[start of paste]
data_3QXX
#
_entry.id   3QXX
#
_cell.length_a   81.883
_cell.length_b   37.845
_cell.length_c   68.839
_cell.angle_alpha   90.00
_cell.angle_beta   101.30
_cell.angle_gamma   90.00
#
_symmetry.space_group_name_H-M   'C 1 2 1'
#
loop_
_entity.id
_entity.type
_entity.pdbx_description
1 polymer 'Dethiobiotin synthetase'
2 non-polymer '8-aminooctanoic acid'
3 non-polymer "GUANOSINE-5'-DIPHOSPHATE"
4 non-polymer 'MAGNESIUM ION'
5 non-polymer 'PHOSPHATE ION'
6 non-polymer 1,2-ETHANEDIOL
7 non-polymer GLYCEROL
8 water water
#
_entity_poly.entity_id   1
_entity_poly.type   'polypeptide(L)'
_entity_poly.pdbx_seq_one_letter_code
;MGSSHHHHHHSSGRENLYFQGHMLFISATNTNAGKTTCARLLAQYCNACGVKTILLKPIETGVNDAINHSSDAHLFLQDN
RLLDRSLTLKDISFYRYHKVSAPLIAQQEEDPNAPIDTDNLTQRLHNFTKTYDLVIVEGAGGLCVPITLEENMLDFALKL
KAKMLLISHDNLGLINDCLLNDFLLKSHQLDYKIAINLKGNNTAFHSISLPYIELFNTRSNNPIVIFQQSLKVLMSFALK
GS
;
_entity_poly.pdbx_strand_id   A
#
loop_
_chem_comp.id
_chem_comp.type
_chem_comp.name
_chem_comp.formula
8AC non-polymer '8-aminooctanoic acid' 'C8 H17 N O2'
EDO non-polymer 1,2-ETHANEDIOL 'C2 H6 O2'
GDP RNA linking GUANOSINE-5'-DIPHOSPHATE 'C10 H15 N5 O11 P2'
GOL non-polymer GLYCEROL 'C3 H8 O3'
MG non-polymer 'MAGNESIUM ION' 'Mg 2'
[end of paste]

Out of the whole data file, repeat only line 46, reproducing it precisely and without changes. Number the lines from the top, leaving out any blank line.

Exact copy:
MG non-polymer 'MAGNESIUM ION' 'Mg 2'